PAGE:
Mobile device security policies: Asserting control over mobile devices

In this expert lesson, you'll find in-depth discussion of the various methods and tools required to authenticate, control and secure enterprise network access by mobile endpoints, from laptops to smart phones.

Mobile devices used by employees for business without IT oversight can expose employers to unacceptable risk. From sloppy configuration to dangerous connections, many unmanaged devices -- and the business assets they contain -- are ripe for attack. In this section, we explain how to reassert IT control with mobile device security by automatically discovering and provisioning those mobile laptops, PDAs and smartphones.

Preventing attacks with mobile device security

In years past, mobile devices touched corporate networks through a relatively small number of interfaces. Laptops gained entry through a handful of VPN concentrators, while PDAs synchronized with individual desktops. But today, high-speed wireless has turned those tightly defined network perimeters into hard-to-manage Swiss cheese. Most mobile devices now have multiple connections -- Ethernet and Wi-Fi are standard on laptops, Bluetooth and 3G are standard on smartphones, and some mobile devices have all four. Corporate network entry points have also grown more diverse, with off-site users arriving through a variety of application portals and on-site users connecting via Wi-Fi access points and Bluetooth-enabled desktops.

The bad news: Each of these network connections and entry points represents a potential vector for attack. The good news: Those points also represent opportunities to detect unmanaged or non-compliant mobile devices, giving you a chance to assert IT control.

Don't miss the other installments of this mobile device security series

Mobile device security policies: Asserting control over mobile devices

Managing mobile authentication methods

Establishing secure mobile communication

Detecting mobile devices

Company-purchased laptops and handhelds can be registered at time of issue, but employee-purchased devices can fly under the radar until they visit your office or try to connect to a corporate resource. Establishing a complete mobile inventory over which you have control therefore requires device discovery.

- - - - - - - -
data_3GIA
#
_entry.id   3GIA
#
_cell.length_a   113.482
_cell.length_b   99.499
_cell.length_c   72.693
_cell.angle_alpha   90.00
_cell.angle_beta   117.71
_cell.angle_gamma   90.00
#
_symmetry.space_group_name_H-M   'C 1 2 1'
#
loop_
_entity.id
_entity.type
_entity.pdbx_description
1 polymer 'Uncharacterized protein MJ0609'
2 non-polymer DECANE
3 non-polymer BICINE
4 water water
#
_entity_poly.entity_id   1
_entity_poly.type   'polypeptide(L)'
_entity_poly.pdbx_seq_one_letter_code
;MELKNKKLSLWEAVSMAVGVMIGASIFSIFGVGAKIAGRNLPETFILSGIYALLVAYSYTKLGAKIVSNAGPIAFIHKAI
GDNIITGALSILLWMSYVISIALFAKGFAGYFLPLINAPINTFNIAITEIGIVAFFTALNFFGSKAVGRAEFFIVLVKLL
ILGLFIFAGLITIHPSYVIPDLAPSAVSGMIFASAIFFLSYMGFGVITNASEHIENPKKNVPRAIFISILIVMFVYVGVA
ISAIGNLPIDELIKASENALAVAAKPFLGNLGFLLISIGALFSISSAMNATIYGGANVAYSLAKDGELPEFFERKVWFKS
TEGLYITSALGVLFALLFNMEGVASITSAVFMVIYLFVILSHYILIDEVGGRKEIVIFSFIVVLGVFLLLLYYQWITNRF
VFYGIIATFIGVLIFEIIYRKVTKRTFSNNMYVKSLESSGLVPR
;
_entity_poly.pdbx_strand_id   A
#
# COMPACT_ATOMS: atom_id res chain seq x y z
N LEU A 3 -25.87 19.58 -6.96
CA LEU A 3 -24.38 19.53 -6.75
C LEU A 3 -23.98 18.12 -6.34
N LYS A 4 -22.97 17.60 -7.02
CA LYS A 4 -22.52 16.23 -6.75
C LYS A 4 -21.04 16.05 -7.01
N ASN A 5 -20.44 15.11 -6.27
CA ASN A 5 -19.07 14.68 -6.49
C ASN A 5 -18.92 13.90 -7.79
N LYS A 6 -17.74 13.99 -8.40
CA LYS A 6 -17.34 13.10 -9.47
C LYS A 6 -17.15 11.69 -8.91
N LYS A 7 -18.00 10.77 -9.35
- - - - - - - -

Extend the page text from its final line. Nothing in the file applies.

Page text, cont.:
Mobile devices come and go. A given device may connect through multiple entry points throughout the day, while a single person may use multiple devices simultaneously. To discover all of those devices, you cannot simply rely upon conventional wired network tools. Instead, you must complement your existing network port scanners and LAN managers with new wireless scanners, endpoint security managers and remote access platforms, and/or mobile device managers.

Wireless scanners can detect on-site devices with active Bluetooth or Wi-Fi interfaces even before they try to connect to corporate resources. Bluetooth scanners use Discovery protocols to find nearby devices that advertise supported Bluetooth services. Wi-Fi "stumblers" use 802.11 beacons and/or probes to find Access Points and Ad Hoc (peer-to-peer) nodes. But those periodic scans will overlook the vast majority of mobile devices that are not on site full-time. Instead, a more effective way to discover transient Wi-Fi clients is to use a full-time Wireless Intrusion Prevention System (WIPS). Alternatively, your WLAN switch may provide continuous "rogue detection" that can alert you to the presence of not just unknown APs but also unknown Wi-Fi clients.